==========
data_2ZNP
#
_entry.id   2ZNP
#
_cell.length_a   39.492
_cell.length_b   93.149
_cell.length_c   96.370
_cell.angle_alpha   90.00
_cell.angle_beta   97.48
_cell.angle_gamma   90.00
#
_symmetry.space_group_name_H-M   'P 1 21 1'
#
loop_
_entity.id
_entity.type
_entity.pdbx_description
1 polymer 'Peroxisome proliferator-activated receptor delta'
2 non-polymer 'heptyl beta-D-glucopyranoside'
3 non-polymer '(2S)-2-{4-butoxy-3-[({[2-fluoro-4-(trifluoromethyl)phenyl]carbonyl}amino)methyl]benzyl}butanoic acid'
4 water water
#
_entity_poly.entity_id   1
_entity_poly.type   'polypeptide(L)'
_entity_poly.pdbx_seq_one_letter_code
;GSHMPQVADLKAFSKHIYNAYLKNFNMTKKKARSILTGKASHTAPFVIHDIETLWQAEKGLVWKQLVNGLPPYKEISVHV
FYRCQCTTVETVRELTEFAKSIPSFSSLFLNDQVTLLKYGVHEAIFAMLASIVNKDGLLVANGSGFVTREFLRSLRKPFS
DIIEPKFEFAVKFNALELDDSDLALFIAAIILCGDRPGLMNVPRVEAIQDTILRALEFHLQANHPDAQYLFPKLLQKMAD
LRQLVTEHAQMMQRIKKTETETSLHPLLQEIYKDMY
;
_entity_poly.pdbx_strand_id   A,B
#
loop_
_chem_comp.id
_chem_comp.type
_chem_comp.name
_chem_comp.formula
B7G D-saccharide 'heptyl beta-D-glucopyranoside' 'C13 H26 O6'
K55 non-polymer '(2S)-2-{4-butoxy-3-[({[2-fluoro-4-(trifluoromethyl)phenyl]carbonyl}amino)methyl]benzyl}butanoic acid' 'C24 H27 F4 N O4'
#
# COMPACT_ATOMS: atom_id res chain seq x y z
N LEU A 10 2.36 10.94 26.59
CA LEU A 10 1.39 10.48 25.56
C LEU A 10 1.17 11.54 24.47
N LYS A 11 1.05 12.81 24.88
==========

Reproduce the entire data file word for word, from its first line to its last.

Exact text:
data_2ZNP
#
_entry.id   2ZNP
#
_cell.length_a   39.492
_cell.length_b   93.149
_cell.length_c   96.370
_cell.angle_alpha   90.00
_cell.angle_beta   97.48
_cell.angle_gamma   90.00
#
_symmetry.space_group_name_H-M   'P 1 21 1'
#
loop_
_entity.id
_entity.type
_entity.pdbx_description
1 polymer 'Peroxisome proliferator-activated receptor delta'
2 non-polymer 'heptyl beta-D-glucopyranoside'
3 non-polymer '(2S)-2-{4-butoxy-3-[({[2-fluoro-4-(trifluoromethyl)phenyl]carbonyl}amino)methyl]benzyl}butanoic acid'
4 water water
#
_entity_poly.entity_id   1
_entity_poly.type   'polypeptide(L)'
_entity_poly.pdbx_seq_one_letter_code
;GSHMPQVADLKAFSKHIYNAYLKNFNMTKKKARSILTGKASHTAPFVIHDIETLWQAEKGLVWKQLVNGLPPYKEISVHV
FYRCQCTTVETVRELTEFAKSIPSFSSLFLNDQVTLLKYGVHEAIFAMLASIVNKDGLLVANGSGFVTREFLRSLRKPFS
DIIEPKFEFAVKFNALELDDSDLALFIAAIILCGDRPGLMNVPRVEAIQDTILRALEFHLQANHPDAQYLFPKLLQKMAD
LRQLVTEHAQMMQRIKKTETETSLHPLLQEIYKDMY
;
_entity_poly.pdbx_strand_id   A,B
#
loop_
_chem_comp.id
_chem_comp.type
_chem_comp.name
_chem_comp.formula
B7G D-saccharide 'heptyl beta-D-glucopyranoside' 'C13 H26 O6'
K55 non-polymer '(2S)-2-{4-butoxy-3-[({[2-fluoro-4-(trifluoromethyl)phenyl]carbonyl}amino)methyl]benzyl}butanoic acid' 'C24 H27 F4 N O4'
#
# COMPACT_ATOMS: atom_id res chain seq x y z
N LEU A 10 2.36 10.94 26.59
CA LEU A 10 1.39 10.48 25.56
C LEU A 10 1.17 11.54 24.47
N LYS A 11 1.05 12.81 24.88